In 2017, the Kingdom incurred a budget deficit estimated at 8.3% of GDP, which was financed by bond sales and drawing down reserves. Although the Kingdom can finance high deficits for several years by drawing down its considerable foreign assets or by borrowing, it has cut capital spending and reduced subsidies on electricity, water, and petroleum products and recently introduced a value-added tax of 5%. In January 2016, Crown Prince and Deputy Prime Minister MUHAMMAD BIN SALMAN announced that Saudi Arabia intends to list shares of its state-owned petroleum company, ARAMCO - another move to increase revenue and outside investment. The government has also looked at privatization and diversification of the economy more closely in the wake of a diminished oil market. 

Historically, Saudi Arabia has focused diversification efforts on power generation, telecommunications, natural gas exploration, and petrochemical sectors. More recently, the government has approached investors about expanding the role of the private sector in the health care, education and tourism industries. While Saudi Arabia has emphasized their goals of diversification for some time, current low oil prices may force the government to make more drastic changes ahead of their long-run timeline.

GDP (purchasing power parity):

$1.789 trillion (2017 est.)

$1.787 trillion (2016 est.)

$1.756 trillion (2015 est.)

note: data are in 2017 dollars

country comparison to the world: 16

GDP (official exchange rate):

$678.5 billion (2017 est.)

GDP - real growth rate:

0.1% (2017 est.)

1.7% (2016 est.)

4.1% (2015 est.)

country comparison to the world: 199

GDP - per capita (PPP):

$55,300 (2017 est.)

$56,300 (2016 est.)

$56,600 (2015 est.)

note: data are in 2017 dollars

country comparison to the world: 21

Gross national saving:

28.8% of GDP (2017 est.)

25.2% of GDP (2016 est.)

26.1% of GDP (2015 est.)

country comparison to the world: 31

GDP - composition, by end use:

household consumption: 41.3%

government consumption: 24.6%

investment in fixed capital: 24.4%

investment in inventories: 4.4%

exports of goods and services: 35.6%

imports of goods and services: -30.3% (2017 est.)

GDP - composition, by sector of origin:

agriculture: 2.6%

industry: 44.2%

services: 53.2% (2017 est.)

Agriculture - products:

wheat, barley, tomatoes, melons, dates, citrus; mutton, chickens, eggs, milk


crude oil production, petroleum refining, basic petrochemicals, ammonia, industrial gases, sodium hydroxide (caustic soda), cement, fertilizer, plastics, metals, commercial ship repair, commercial aircraft repair, construction

Industrial production growth rate:

-0.3% (2017 est.)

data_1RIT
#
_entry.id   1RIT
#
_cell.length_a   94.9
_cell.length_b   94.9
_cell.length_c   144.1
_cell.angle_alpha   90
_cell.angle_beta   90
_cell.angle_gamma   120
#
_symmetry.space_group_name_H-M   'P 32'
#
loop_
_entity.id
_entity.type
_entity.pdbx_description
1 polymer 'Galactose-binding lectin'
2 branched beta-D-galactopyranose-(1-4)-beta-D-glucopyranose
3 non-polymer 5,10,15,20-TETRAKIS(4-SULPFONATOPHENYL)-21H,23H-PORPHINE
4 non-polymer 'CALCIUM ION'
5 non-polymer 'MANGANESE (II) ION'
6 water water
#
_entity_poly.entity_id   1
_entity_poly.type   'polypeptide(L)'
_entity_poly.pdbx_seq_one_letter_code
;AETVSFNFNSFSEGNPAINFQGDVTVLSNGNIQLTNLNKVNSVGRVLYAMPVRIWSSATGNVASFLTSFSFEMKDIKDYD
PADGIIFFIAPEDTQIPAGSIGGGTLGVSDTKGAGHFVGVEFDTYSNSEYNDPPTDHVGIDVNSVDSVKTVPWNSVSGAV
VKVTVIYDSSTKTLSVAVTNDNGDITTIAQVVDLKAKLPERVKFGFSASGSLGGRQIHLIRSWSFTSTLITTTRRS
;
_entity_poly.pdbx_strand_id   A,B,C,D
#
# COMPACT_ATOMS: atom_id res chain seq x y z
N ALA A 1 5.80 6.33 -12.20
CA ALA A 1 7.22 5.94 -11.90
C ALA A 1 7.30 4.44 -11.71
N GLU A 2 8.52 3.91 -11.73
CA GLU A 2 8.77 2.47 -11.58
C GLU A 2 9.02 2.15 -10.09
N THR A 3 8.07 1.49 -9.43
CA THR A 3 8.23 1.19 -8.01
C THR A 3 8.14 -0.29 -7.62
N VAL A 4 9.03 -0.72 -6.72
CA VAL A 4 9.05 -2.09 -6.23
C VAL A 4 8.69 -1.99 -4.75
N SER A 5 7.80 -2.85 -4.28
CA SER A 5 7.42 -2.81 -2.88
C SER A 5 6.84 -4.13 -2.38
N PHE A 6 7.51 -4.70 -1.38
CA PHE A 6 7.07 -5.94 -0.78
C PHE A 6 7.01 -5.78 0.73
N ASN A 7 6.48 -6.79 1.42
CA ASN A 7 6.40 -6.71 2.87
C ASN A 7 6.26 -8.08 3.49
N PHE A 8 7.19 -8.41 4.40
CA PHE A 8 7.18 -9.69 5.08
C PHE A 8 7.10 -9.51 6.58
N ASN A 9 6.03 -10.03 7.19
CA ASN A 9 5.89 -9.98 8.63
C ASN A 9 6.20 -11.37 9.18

country comparison to the world: 190

Labor force:

12.34 million

note: comprised of 3.1 million Saudis and 10.7 million non-Saudis (2017 est.)

country comparison to the world: 48

Labor force - by occupation:

agriculture: 6.7%

industry: 21.4%

services: 71.9% (2005 est.)

Unemployment rate:

5.8% (2017 est.)

5.6% (2016 est.)

note: data are for total population; unemployment among Saudi nationals is 12.8%

country comparison to the world: 78

Population below poverty line:


Household income or consumption by percentage share:

lowest 10%: NA%

highest 10%: NA%

Distribution of family income - Gini index:

45.9 (2013 est.)

country comparison to the world: 36


revenues: $171.6 billion

expenditures: $227.8 billion (2017 est.)

Taxes and other revenues:

25.3% of GDP (2017 est.)

country comparison to the world: 111

Budget surplus (+) or deficit (-):

-8.3% of GDP (2017 est.)

country comparison to the world: 200

Public debt:

30% of GDP (2017 est.)

22.3% of GDP (2016 est.)

country comparison to the world: 163

Fiscal year:

calendar year

Inflation rate (consumer prices):

-0.2% (2017 est.)

3.5% (2016 est.)

country comparison to the world: 7

Central bank discount rate:

2.5% (31 December 2008 est.)

country comparison to the world: 111

Commercial bank prime lending rate:

8.3% (31 December 2017 est.)

7.1% (31 December 2016 est.)

country comparison to the world: 103

Stock of narrow money:

$311.2 billion (31 December 2017 est.)

$305.2 billion (31 December 2016 est.)

country comparison to the world: 16

Stock of broad money:

$487.5 billion (31 December 2017 est.)

$476.6 billion (31 December 2016 est.)

country comparison to the world: 23

Stock of domestic credit:

$250.1 billion (31 December 2017 est.)

$221.3 billion (31 December 2016 est.)

country comparison to the world: 40

Market value of publicly traded shares:

$421.1 billion (31 December 2015 est.)

$483.1 billion (31 December 2014 est.)

$467.4 billion (31 December 2013 est.)

country comparison to the world: 24

Current account balance:

$4.322 billion (2017 est.)

$-27.54 billion (2016 est.)

country comparison to the world: 27


$231.3 billion (2017 est.)

$183.6 billion (2016 est.)

country comparison to the world: 22

Exports - commodities:

petroleum and petroleum products 90% (2012 est.)

Exports - partners:

China 13.6%, Japan 11.3%, India 10.7%, US 9.8%, South Korea 9.1%, Singapore 4.7% (2016)


$136.8 billion (2017 est.)

$127.8 billion (2016 est.)

country comparison to the world: 33